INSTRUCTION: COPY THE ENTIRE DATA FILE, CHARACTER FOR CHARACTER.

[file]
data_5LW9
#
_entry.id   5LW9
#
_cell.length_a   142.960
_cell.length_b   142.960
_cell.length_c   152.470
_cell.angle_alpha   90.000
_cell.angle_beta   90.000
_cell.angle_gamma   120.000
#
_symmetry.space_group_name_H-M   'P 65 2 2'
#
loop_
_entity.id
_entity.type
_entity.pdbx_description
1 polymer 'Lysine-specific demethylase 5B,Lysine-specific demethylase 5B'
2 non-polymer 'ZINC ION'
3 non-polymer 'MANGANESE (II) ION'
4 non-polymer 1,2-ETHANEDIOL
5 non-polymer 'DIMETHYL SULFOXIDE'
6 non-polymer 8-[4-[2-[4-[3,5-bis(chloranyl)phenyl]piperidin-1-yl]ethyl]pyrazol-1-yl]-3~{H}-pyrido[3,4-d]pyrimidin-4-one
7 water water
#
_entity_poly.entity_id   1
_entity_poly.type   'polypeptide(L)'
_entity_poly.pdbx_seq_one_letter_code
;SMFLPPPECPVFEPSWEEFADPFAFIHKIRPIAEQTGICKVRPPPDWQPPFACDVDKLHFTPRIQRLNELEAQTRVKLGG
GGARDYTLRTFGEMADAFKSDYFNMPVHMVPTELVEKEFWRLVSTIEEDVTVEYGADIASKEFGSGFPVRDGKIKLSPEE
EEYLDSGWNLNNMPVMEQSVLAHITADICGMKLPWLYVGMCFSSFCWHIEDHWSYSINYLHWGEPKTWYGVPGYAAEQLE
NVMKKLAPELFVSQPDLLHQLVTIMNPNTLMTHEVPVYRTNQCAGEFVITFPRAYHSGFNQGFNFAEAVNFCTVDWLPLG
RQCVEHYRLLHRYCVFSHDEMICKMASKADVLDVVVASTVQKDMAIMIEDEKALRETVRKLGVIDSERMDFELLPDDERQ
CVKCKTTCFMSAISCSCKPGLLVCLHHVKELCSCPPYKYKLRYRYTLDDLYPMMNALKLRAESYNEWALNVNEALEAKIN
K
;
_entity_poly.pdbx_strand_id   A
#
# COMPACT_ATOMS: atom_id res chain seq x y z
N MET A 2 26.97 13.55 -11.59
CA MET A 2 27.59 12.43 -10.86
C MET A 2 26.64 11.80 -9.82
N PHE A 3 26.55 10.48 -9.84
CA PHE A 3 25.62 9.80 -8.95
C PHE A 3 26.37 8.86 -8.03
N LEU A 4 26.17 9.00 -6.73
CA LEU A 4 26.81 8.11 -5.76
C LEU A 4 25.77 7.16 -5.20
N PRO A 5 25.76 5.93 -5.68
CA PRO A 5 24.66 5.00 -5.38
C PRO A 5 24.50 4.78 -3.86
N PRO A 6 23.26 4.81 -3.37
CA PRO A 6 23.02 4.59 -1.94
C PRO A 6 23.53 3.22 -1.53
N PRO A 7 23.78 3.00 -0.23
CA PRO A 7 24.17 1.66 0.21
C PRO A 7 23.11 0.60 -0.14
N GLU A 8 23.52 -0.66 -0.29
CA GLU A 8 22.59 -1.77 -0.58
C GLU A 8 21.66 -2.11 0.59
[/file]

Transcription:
data_5LW9
#
_entry.id   5LW9
#
_cell.length_a   142.960
_cell.length_b   142.960
_cell.length_c   152.470
_cell.angle_alpha   90.000
_cell.angle_beta   90.000
_cell.angle_gamma   120.000
#
_symmetry.space_group_name_H-M   'P 65 2 2'
#
loop_
_entity.id
_entity.type
_entity.pdbx_description
1 polymer 'Lysine-specific demethylase 5B,Lysine-specific demethylase 5B'
2 non-polymer 'ZINC ION'
3 non-polymer 'MANGANESE (II) ION'
4 non-polymer 1,2-ETHANEDIOL
5 non-polymer 'DIMETHYL SULFOXIDE'
6 non-polymer 8-[4-[2-[4-[3,5-bis(chloranyl)phenyl]piperidin-1-yl]ethyl]pyrazol-1-yl]-3~{H}-pyrido[3,4-d]pyrimidin-4-one
7 water water
#
_entity_poly.entity_id   1
_entity_poly.type   'polypeptide(L)'
_entity_poly.pdbx_seq_one_letter_code
;SMFLPPPECPVFEPSWEEFADPFAFIHKIRPIAEQTGICKVRPPPDWQPPFACDVDKLHFTPRIQRLNELEAQTRVKLGG
GGARDYTLRTFGEMADAFKSDYFNMPVHMVPTELVEKEFWRLVSTIEEDVTVEYGADIASKEFGSGFPVRDGKIKLSPEE
EEYLDSGWNLNNMPVMEQSVLAHITADICGMKLPWLYVGMCFSSFCWHIEDHWSYSINYLHWGEPKTWYGVPGYAAEQLE
NVMKKLAPELFVSQPDLLHQLVTIMNPNTLMTHEVPVYRTNQCAGEFVITFPRAYHSGFNQGFNFAEAVNFCTVDWLPLG
RQCVEHYRLLHRYCVFSHDEMICKMASKADVLDVVVASTVQKDMAIMIEDEKALRETVRKLGVIDSERMDFELLPDDERQ
CVKCKTTCFMSAISCSCKPGLLVCLHHVKELCSCPPYKYKLRYRYTLDDLYPMMNALKLRAESYNEWALNVNEALEAKIN
K
;
_entity_poly.pdbx_strand_id   A
#
# COMPACT_ATOMS: atom_id res chain seq x y z
N MET A 2 26.97 13.55 -11.59
CA MET A 2 27.59 12.43 -10.86
C MET A 2 26.64 11.80 -9.82
N PHE A 3 26.55 10.48 -9.84
CA PHE A 3 25.62 9.80 -8.95
C PHE A 3 26.37 8.86 -8.03
N LEU A 4 26.17 9.00 -6.73
CA LEU A 4 26.81 8.11 -5.76
C LEU A 4 25.77 7.16 -5.20
N PRO A 5 25.76 5.93 -5.68
CA PRO A 5 24.66 5.00 -5.38
C PRO A 5 24.50 4.78 -3.86
N PRO A 6 23.26 4.81 -3.37
CA PRO A 6 23.02 4.59 -1.94
C PRO A 6 23.53 3.22 -1.53
N PRO A 7 23.78 3.00 -0.23
CA PRO A 7 24.17 1.66 0.21
C PRO A 7 23.11 0.60 -0.14
N GLU A 8 23.52 -0.66 -0.29
CA GLU A 8 22.59 -1.77 -0.58
C GLU A 8 21.66 -2.11 0.59